What is a ketogenic diet? How does it differ and is it more effective than other diets? Apart from the hype surrounding this diet, what are the medical concerns about it?
Recent marketing of the ketogenic diet suggests it’s a new one. But a report from the University of California says it’s been used for years to treat medical problems such as epilepsy in children.
But what is it about the ketogenic diet that causes weight loss? A major factor is that it’s low in carbohydrates and high in fats.
Blood sugar (glucose) is normally the body’s main source of energy. But when blood sugar is diminished by eating less carbohydrates, the body is unable to maintain needed levels. To compensate, the body must start burning fat for energy. It also obtains more energy by converting some amino acids from protein in foods. And if this does not suffice, it gets energy from muscles.
The breakdown of fat, and to a lesser extent, protein, creates a condition called “ketosis” which is also used for energy. Hopefully none of us will ever be in a situation where we’re starving. But if that happens, we develop ketosis. It also occurs in uncontrolled diabetes.
Ketosis starts within a few days after carbohydrates are decreased to between 20 and 50 grams a day. This is not much carbohydrate, as two one-ounce slices of bread contain 28 grams of carbs.
How does a ketogenic diet compare with a normal diet? The average North American gets 50-55 per cent of energy from carbohydrates, 30-35 per cent from fats, and 15-20 per cent from protein. The ketogenic diet obtains 5-10 per cent from carbohydrates, 70-75 per cent from fats, and 20 per cent from protein.
A ketogenic diet contains full-fat dairy, eggs, fish, poultry, meat, nuts, non-starchy vegetables and butter. You are allowed to eat as many of these foods until you are full. It eliminates starchy vegetables, most fruits, grains, and sweets.
The British Journal of Nutrition analyzed 13 diet studies and reported that most, but not all, found that patients on a ketogenic diet lost more weight than those on other diets. They also ended up with lower blood pressure and blood triglycerides. And it helped those with type 2 diabetes. The negative of this diet is that it also increases bad cholesterol because of its high content of saturated fat.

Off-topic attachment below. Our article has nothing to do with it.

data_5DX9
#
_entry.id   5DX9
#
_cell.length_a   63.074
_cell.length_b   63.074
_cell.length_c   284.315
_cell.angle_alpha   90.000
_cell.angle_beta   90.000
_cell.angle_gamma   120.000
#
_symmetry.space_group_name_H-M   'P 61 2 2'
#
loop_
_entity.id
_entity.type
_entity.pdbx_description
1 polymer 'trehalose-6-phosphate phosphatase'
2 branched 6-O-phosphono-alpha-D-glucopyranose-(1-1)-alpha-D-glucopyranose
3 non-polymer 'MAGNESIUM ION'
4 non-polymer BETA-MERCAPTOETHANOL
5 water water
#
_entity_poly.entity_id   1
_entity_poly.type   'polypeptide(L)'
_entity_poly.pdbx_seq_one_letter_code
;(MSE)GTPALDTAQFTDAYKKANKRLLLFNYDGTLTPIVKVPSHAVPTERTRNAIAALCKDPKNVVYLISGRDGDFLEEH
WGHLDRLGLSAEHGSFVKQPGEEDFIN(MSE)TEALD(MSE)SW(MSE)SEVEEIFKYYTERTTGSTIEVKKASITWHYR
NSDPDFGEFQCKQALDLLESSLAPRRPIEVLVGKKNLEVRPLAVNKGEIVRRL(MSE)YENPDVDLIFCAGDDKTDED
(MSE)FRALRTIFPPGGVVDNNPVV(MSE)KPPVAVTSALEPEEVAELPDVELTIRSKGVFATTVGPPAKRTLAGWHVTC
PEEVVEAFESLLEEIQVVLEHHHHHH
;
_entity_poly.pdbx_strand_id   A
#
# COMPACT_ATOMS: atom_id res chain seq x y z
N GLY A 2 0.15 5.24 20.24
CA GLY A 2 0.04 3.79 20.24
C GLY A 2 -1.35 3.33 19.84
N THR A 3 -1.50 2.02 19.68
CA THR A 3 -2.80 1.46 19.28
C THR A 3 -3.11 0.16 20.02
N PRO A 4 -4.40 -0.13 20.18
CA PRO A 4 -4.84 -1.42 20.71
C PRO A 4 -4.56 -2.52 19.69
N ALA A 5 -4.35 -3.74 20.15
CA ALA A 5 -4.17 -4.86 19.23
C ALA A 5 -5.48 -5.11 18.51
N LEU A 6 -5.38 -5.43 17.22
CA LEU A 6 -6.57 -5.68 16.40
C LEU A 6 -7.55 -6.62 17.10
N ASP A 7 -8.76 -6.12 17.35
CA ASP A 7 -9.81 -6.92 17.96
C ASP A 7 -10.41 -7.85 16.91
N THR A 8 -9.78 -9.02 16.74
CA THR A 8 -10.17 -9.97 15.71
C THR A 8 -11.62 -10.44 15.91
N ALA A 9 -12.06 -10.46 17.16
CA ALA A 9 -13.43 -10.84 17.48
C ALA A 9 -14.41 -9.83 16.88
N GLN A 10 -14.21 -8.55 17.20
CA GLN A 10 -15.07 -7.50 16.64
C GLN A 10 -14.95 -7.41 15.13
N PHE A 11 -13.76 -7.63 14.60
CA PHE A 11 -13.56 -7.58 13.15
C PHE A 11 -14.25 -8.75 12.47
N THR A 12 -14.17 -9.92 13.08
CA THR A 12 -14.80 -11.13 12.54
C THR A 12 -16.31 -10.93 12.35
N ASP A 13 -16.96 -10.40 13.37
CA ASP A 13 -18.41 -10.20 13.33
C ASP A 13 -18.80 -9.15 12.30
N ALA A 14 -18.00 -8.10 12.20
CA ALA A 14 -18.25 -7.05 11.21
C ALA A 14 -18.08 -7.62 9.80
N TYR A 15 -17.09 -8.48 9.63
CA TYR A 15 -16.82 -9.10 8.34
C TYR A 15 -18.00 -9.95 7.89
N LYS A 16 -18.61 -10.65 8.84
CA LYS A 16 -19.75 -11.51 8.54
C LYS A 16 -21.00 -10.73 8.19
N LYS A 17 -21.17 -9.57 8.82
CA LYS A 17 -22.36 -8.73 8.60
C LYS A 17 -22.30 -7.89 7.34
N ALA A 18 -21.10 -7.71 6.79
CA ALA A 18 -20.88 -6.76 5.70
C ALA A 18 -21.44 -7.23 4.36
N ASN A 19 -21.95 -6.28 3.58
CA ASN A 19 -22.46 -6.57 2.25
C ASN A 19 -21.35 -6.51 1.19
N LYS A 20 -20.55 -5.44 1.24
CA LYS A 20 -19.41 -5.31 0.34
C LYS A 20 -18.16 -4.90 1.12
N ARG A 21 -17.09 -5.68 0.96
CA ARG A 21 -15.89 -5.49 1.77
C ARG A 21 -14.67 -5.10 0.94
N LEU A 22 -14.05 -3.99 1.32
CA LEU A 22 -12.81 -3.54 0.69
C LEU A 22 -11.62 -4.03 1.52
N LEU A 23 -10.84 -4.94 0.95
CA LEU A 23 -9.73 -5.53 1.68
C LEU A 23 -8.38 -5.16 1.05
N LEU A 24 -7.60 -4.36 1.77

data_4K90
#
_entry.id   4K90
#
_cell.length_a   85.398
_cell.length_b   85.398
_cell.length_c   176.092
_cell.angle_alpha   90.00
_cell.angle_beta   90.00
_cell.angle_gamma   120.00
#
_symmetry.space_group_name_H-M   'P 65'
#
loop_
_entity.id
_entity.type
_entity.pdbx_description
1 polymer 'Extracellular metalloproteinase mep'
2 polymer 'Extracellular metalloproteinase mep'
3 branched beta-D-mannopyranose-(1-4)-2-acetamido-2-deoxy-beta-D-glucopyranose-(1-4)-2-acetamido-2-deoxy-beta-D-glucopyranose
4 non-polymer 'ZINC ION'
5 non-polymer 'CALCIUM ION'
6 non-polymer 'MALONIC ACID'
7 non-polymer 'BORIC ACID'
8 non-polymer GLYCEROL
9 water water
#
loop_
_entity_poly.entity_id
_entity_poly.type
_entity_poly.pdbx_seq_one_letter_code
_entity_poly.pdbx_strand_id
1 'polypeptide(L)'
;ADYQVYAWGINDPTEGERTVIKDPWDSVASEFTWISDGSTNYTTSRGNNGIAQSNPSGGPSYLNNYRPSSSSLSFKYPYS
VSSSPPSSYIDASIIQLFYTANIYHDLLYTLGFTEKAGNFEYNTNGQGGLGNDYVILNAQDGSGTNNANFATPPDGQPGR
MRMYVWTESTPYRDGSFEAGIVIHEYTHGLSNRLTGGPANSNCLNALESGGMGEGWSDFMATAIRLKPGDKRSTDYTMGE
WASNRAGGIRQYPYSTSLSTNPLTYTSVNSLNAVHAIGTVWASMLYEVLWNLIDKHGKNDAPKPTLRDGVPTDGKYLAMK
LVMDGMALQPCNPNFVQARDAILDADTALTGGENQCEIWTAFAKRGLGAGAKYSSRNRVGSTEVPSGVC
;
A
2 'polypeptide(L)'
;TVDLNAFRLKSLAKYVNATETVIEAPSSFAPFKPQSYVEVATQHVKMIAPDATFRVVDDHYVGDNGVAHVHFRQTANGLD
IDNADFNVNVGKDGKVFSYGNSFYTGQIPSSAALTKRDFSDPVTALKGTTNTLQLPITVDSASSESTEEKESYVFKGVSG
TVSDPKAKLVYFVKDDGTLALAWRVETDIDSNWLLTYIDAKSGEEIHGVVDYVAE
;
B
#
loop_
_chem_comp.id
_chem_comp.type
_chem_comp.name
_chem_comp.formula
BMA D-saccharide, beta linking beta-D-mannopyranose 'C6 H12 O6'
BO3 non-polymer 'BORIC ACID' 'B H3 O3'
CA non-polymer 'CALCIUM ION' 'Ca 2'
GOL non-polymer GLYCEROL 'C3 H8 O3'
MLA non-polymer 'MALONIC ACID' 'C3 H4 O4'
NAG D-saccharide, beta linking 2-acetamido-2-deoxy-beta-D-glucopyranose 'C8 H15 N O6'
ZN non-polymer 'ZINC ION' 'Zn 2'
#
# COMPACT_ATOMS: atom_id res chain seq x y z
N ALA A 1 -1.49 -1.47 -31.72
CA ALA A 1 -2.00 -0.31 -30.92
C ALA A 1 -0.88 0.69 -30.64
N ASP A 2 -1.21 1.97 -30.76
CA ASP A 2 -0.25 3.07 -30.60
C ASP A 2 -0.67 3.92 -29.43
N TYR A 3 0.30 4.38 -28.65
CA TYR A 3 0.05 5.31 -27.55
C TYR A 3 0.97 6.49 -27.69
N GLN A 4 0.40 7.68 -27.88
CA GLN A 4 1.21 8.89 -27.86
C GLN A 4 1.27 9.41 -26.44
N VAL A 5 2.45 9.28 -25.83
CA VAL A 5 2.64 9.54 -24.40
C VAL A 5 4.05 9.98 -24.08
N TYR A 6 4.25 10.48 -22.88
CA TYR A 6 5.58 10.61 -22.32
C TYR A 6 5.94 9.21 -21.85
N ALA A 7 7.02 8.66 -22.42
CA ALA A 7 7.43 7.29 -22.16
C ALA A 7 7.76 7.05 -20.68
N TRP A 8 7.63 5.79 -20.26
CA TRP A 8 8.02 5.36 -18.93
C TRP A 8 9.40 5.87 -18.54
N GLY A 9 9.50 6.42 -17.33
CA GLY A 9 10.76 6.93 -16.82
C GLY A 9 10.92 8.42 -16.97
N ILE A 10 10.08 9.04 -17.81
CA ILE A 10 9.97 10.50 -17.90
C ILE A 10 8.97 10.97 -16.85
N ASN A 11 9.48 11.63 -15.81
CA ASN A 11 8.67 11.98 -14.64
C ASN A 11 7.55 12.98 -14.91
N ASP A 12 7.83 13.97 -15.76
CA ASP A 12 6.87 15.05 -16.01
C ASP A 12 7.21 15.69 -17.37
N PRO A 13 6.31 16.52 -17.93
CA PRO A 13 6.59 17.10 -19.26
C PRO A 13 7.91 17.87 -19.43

Another negative is that the low carbohydrate content makes it hard for people to stick to it. Also, by eliminating most fruits, many vegetables, whole grains, and fibre, constipation is more likely to be a problem. Moreover, it removes ingredients essential for good health. No one should start a ketogenic diet without the help of your trusted family doctor.
It’s unfortunate that most diets wouldn’t be needed if people would follow a sound lifestyle. The first error is not having a bathroom scale that you step on every day. Scales tell it the way it is. Focus on losing any gained weight the same day the scale reports an increase.
This means saying no to high calorie desserts, eating smaller portions on smaller plates, and declining any offered second portions. Healthy weight loss also means an increase in daily exercise. Loss of excess weight and common-sense healthy living significantly reduces the risks associated with the epidemics of obesity, heart disease, and Type 2 diabetes. A sustained commitment can add years of longevity.
Dr. W. Gifford-Jones can be reached at firstname.lastname@example.org.